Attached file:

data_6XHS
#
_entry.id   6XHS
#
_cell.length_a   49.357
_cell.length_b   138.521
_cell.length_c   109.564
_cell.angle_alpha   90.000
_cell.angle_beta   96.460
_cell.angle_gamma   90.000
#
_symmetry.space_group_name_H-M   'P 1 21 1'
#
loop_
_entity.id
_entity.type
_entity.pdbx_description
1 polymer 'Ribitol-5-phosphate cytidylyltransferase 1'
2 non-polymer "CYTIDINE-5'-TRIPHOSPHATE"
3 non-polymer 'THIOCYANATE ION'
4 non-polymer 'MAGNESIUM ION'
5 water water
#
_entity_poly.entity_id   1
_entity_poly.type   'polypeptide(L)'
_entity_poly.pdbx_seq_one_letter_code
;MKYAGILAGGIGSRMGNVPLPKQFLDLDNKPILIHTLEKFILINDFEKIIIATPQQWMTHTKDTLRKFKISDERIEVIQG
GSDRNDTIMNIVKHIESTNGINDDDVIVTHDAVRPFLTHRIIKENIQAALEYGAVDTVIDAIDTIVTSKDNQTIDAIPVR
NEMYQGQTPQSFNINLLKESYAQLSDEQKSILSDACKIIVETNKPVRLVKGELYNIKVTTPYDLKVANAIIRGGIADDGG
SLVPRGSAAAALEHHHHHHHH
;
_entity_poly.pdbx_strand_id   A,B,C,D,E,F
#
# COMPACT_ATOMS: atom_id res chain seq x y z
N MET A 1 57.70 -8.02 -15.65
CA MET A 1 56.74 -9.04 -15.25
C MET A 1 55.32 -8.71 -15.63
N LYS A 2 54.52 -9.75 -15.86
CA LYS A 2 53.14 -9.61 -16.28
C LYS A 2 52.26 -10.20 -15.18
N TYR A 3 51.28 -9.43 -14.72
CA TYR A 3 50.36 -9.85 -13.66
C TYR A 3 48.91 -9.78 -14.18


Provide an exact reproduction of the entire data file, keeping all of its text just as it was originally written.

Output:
data_6XHS
#
_entry.id   6XHS
#
_cell.length_a   49.357
_cell.length_b   138.521
_cell.length_c   109.564
_cell.angle_alpha   90.000
_cell.angle_beta   96.460
_cell.angle_gamma   90.000
#
_symmetry.space_group_name_H-M   'P 1 21 1'
#
loop_
_entity.id
_entity.type
_entity.pdbx_description
1 polymer 'Ribitol-5-phosphate cytidylyltransferase 1'
2 non-polymer "CYTIDINE-5'-TRIPHOSPHATE"
3 non-polymer 'THIOCYANATE ION'
4 non-polymer 'MAGNESIUM ION'
5 water water
#
_entity_poly.entity_id   1
_entity_poly.type   'polypeptide(L)'
_entity_poly.pdbx_seq_one_letter_code
;MKYAGILAGGIGSRMGNVPLPKQFLDLDNKPILIHTLEKFILINDFEKIIIATPQQWMTHTKDTLRKFKISDERIEVIQG
GSDRNDTIMNIVKHIESTNGINDDDVIVTHDAVRPFLTHRIIKENIQAALEYGAVDTVIDAIDTIVTSKDNQTIDAIPVR
NEMYQGQTPQSFNINLLKESYAQLSDEQKSILSDACKIIVETNKPVRLVKGELYNIKVTTPYDLKVANAIIRGGIADDGG
SLVPRGSAAAALEHHHHHHHH
;
_entity_poly.pdbx_strand_id   A,B,C,D,E,F
#
# COMPACT_ATOMS: atom_id res chain seq x y z
N MET A 1 57.70 -8.02 -15.65
CA MET A 1 56.74 -9.04 -15.25
C MET A 1 55.32 -8.71 -15.63
N LYS A 2 54.52 -9.75 -15.86
CA LYS A 2 53.14 -9.61 -16.28
C LYS A 2 52.26 -10.20 -15.18
N TYR A 3 51.28 -9.43 -14.72
CA TYR A 3 50.36 -9.85 -13.66
C TYR A 3 48.91 -9.78 -14.18